In a conflict, the courageous don’t always win.
And this is not fair.
Winning can be defined as “getting an outcome beneficial to them and their perspective on the issue.”
Winning can be defined as “making change in the face of opposition.”
Winning can be defined as “seeing my ‘enemies’ defeated and driven into obscurity.”
Winning can be defined as “living long enough to see my values and story become dominant and see other values that I oppose recede into obscurity.”
The courageous are those who seek to do three things well:
- Engage with the hard emotional labor of dealing with other people and trying to see the world through their lens.
- Establish the boundaries and lines that are non-negotiable for them, but understand that the other party might be flexible.
- Energize the other party (or parties) with the ability to become allies and friends (at least for the moment) in the pursuit of a greater goal.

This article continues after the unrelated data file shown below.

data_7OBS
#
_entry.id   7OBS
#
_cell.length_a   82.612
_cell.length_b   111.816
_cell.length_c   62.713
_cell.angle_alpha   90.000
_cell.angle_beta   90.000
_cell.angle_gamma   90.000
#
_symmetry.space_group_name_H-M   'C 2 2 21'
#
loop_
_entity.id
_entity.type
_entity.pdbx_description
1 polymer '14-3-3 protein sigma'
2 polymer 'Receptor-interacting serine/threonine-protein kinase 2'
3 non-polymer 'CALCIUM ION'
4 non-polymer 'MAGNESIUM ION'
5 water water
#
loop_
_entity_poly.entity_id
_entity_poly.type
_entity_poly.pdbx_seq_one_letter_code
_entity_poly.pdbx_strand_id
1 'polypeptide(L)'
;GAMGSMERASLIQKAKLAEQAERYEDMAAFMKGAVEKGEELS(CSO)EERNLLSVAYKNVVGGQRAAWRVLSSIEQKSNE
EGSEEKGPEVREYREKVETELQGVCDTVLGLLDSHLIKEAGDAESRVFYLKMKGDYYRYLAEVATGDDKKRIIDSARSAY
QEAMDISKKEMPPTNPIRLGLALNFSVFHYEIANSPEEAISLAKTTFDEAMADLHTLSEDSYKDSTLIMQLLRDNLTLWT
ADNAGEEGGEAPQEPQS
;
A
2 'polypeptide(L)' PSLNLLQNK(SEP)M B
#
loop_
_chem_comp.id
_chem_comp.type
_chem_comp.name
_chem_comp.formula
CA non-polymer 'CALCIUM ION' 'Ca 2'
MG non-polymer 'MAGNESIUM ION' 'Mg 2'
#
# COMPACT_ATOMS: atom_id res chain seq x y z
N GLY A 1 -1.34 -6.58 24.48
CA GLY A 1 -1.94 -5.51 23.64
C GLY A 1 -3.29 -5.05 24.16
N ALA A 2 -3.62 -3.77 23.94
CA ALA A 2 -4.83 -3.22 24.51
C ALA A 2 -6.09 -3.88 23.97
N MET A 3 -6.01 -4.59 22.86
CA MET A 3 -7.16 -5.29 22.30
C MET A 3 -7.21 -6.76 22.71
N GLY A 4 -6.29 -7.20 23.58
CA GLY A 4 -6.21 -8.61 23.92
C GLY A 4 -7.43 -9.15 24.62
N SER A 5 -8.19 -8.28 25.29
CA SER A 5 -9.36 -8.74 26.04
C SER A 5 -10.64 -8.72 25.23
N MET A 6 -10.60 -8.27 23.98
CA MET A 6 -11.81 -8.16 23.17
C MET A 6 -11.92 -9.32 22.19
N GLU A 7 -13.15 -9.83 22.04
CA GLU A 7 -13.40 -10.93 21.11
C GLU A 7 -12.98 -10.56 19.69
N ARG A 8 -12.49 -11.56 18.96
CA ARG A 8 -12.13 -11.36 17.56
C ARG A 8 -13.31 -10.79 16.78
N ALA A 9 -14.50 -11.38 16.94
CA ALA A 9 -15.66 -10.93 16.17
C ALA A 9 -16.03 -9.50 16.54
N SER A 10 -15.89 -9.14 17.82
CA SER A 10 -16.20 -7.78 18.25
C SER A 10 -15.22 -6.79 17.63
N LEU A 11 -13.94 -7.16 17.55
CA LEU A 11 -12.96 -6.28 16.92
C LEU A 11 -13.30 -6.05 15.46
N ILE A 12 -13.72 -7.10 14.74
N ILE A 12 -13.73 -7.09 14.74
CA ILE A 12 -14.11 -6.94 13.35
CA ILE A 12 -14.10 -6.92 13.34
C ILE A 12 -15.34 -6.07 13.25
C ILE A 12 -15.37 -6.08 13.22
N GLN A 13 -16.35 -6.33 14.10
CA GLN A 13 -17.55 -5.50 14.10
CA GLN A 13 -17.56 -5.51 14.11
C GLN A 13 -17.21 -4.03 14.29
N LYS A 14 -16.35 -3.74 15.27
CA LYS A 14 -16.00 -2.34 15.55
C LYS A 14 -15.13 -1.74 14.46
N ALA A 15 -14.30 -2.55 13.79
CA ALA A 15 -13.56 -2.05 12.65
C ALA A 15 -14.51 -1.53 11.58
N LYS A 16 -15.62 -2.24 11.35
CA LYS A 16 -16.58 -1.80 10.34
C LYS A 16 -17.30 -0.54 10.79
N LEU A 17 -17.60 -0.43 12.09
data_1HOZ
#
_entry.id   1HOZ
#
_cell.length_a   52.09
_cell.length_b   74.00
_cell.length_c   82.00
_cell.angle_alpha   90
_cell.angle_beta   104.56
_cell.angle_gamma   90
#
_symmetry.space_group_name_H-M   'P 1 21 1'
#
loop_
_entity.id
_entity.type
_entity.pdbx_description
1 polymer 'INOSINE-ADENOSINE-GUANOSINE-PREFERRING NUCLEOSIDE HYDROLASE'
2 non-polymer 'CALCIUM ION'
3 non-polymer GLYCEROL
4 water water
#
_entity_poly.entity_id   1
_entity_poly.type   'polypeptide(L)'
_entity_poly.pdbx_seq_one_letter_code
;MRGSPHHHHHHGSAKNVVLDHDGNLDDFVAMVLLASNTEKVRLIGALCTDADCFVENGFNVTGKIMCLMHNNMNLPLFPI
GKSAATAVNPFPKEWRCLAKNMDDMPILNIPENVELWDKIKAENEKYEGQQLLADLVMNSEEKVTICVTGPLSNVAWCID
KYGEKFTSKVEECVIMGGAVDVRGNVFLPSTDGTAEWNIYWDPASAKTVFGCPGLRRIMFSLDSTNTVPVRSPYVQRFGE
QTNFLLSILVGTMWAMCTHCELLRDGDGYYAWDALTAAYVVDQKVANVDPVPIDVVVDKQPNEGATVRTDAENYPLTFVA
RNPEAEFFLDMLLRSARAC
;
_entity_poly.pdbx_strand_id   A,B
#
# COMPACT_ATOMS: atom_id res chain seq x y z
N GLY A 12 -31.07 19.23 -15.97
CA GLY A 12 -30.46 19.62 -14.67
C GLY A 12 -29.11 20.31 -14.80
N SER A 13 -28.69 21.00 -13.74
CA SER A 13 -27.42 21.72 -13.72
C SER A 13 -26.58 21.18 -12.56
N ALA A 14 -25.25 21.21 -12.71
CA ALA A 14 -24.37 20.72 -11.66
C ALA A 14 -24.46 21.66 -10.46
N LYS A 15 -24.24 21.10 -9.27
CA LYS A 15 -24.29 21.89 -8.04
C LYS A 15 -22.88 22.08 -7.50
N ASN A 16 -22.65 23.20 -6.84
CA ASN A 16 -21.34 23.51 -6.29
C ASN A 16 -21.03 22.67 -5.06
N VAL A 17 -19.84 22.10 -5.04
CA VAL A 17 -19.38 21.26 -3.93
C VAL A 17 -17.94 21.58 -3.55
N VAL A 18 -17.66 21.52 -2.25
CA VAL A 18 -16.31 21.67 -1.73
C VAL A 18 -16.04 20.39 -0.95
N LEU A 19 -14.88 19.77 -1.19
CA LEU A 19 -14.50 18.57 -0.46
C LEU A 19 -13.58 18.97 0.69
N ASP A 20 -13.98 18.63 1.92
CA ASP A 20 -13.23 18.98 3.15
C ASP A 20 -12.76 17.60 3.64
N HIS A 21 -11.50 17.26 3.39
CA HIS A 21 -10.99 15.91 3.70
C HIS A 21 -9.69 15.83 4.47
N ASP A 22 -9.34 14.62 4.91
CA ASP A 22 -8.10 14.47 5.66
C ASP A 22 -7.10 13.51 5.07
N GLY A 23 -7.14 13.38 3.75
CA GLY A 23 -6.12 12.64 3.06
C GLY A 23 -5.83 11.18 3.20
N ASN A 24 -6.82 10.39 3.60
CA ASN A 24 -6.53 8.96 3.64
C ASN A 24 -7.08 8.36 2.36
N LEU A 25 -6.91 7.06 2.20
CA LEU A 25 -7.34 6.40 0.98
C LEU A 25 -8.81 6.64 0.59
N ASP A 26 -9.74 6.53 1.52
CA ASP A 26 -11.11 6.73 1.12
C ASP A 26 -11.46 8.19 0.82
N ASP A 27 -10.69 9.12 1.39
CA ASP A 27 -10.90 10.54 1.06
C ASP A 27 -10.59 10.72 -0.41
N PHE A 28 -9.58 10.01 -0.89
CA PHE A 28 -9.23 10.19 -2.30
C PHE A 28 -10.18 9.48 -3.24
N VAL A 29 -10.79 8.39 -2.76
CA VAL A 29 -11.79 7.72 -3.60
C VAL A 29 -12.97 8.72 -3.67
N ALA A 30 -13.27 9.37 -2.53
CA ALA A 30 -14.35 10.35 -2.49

If this all sounds hard, that’s because it is.
If all this sounds impossible, it’s really not.
If all this sounds like the purview of diplomats, generals and politicians, rather than auto mechanics, nurses or office managers, it is both.
But, because we deal with other people, with mixed motives, hidden agendas and other issues, the courageous don’t always win.
And this is the output of emotional labor.
-Peace Be With You All-
Jesan Sorrells, MA
Principal Conflict Engagement Consultant
Human Services Consulting and Training (HSCT)
Email HSCT: email@example.com